If you're horrified by a flame-roasted dog, you should be shocked at a hog roast

It is prejudice that allows us to protect certain species, while treating others as mere commodities

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Warning: disturbing images
 

It’s been dubbed the world’s most gruesome market. Pictures of dogs crammed together in tiny cages waiting for their turn to be flame-roasted in front of one another and the charred bodies of rats, cats and monkeys lying lifeless on the market floor.

With extreme stories concerning animals, the pictures are usually very upsetting, and anger and xenophobia directed toward the host country almost always follows. But, as the saying goes, people in glass houses shouldn't throw stones. It's time we took an honest and hard look at our own abhorrent treatment of animals.

You don't have to travel halfway around the world to see cruelty similar to that in the Tomohon Market in Indonesia on display: crates and cages jam-packed with live animals, limp and lifeless bodies blow-torched in preparation for eating, whole carcasses on display by meat vendors – it all goes on here, too. The only difference is the species of animal that is being served up.

INFOGRAPHIC: How we treat animals around the world

The thought of tucking in to Spot or Fluffy quite rightly repulses most animal-loving Brits. In fact, if the British meat industry did to dogs and cats what it does to pigs, chickens and cows, it would be prosecuted for cruelty to animals. There is no rational justification for this arbitrary double standard.

It is prejudice and prejudice alone that allows us to protect certain species, to take them into our homes and make them part of our families while treating others as mere commodities. All animals are some one, not some thing to put on a plate. When it comes to suffering, there is no difference between a dog or a cat and a pig or a chicken – we all have the same capacity to feel fear and pain and share the same desire to live, have families and do what is natural and important to us. Irrespective of the species, every living being with a will to live should have a right to live free from unnecessary pain and suffering.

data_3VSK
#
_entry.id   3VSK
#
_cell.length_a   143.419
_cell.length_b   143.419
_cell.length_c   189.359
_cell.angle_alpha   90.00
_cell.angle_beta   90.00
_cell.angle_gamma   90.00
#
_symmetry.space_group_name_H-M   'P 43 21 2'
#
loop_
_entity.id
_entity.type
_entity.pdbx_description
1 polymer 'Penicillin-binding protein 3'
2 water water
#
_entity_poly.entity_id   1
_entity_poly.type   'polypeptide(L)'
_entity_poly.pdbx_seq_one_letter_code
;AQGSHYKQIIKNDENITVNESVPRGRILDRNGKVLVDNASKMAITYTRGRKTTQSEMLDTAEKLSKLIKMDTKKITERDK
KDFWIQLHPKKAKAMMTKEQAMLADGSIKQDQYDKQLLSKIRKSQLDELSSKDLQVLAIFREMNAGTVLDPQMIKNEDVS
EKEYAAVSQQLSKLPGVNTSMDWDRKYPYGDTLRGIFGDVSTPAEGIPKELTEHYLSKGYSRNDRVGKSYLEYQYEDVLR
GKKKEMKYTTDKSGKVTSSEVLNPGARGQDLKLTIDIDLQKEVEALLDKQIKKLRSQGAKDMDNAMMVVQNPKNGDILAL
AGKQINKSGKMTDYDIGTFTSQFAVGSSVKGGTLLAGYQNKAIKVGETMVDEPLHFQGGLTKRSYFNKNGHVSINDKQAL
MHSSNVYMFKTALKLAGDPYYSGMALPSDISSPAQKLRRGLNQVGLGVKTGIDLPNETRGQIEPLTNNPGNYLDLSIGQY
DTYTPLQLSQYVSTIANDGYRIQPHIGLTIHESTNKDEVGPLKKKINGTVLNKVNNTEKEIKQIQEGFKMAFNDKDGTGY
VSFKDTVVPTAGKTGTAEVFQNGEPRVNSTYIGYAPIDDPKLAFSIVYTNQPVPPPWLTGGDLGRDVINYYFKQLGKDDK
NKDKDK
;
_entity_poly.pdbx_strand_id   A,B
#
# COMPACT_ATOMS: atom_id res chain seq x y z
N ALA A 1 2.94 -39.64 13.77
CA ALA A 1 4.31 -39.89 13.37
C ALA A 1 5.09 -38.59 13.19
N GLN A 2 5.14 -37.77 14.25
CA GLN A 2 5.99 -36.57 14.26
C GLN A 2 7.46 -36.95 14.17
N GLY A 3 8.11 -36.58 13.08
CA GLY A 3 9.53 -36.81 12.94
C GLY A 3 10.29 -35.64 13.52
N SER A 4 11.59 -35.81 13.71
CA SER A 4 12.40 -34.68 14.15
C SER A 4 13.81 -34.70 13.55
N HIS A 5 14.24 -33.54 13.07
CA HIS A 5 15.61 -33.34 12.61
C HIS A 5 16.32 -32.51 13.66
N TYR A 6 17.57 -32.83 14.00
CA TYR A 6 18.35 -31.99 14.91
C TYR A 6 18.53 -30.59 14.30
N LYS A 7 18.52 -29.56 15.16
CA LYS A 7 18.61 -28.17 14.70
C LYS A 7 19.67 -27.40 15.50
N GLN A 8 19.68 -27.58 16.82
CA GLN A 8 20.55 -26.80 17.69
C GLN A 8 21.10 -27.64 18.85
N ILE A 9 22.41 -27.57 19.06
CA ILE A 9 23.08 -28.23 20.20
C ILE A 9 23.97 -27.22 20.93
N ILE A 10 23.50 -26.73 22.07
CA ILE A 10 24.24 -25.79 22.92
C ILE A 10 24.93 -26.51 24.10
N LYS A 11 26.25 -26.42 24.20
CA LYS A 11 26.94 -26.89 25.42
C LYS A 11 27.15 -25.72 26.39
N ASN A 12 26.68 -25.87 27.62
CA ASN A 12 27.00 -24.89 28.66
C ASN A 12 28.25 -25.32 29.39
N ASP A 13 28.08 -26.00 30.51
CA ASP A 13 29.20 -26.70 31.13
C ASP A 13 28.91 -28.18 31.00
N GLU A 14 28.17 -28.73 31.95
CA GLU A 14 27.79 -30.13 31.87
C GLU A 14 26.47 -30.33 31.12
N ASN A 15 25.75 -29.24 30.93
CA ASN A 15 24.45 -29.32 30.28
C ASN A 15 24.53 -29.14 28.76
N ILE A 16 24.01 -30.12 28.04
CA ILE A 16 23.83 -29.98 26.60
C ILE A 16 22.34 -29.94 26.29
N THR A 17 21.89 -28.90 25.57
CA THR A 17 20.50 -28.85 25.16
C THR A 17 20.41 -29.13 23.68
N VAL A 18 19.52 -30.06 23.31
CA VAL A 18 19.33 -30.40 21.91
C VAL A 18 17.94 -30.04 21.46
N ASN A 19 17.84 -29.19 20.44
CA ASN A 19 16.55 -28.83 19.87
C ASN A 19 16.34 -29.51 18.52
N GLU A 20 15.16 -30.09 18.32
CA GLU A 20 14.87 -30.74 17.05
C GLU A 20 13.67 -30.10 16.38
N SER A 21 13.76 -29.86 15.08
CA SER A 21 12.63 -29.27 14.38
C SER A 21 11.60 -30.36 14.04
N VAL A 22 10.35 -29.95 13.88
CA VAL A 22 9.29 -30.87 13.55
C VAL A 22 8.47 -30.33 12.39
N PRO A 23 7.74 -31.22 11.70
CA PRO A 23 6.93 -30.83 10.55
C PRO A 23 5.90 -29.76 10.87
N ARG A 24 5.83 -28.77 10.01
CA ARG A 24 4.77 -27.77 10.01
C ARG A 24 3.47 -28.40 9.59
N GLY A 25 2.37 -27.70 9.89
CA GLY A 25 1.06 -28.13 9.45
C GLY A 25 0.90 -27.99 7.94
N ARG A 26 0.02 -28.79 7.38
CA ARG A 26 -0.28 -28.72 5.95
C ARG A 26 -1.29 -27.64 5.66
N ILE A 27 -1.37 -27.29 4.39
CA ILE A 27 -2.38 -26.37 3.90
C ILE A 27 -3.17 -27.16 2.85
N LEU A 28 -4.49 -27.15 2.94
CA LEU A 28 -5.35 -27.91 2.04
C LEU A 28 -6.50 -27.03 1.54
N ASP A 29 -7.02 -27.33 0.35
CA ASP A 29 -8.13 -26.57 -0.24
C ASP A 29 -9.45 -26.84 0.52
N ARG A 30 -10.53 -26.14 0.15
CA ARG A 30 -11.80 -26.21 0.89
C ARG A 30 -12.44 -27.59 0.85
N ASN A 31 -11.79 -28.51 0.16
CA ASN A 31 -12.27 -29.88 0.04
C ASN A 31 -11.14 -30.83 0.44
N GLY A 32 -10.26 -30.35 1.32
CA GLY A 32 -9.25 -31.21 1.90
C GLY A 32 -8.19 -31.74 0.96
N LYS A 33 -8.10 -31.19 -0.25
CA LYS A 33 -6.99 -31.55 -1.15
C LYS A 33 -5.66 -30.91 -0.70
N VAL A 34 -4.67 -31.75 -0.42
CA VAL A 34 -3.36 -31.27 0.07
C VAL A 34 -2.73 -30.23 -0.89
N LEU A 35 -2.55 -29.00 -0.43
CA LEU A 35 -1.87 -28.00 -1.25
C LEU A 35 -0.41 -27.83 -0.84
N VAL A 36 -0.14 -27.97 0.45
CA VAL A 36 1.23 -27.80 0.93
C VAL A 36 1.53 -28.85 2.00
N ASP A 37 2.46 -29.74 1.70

Warning: disturbing images

Like many vegetarian or vegan commentators this week, I welcomed JBS Family Butchers' decision to return its display of dead animals to its window – at least it's being honest about where its meat comes from. Why should society be censored from the reality of the bloody violence that's behind every slab of steak or bucket of chicken wings?

Don't misunderstand me – I'm outraged by the photos of dogs as they await their executioner and of dead animals with pained expressions etched into their burnt faces. But my anger extends beyond them, to the way we in the UK incarcerate, mutilate, terrify and kill smart and sensitive animals by the hundreds of millions every year – the unseen, unheard victims of our greed and indifference.

I often think of the words of Isaac Bashevis Singer, that "in their behaviour toward creatures, all men are Nazis." It's an uncomfortable notion, but who could argue with it? Like Paul McCartney said, "If slaughterhouses had glass walls, everyone would be vegetarian". If the thought of eating one of the tortured dogs from Tomohon Market disgusts you, stop clinging to a double standard. In today's world of virtually unlimited choices, it's never been easier to make the compassionate choice to leave all animals off our plates.

Read more:
Australia's brutal cull proves humans are deadlier than sharks
Marius the giraffe: Zoos put the “con” in “ conservation”

Image credit: Raymond Walsh http://manonthelam.com/

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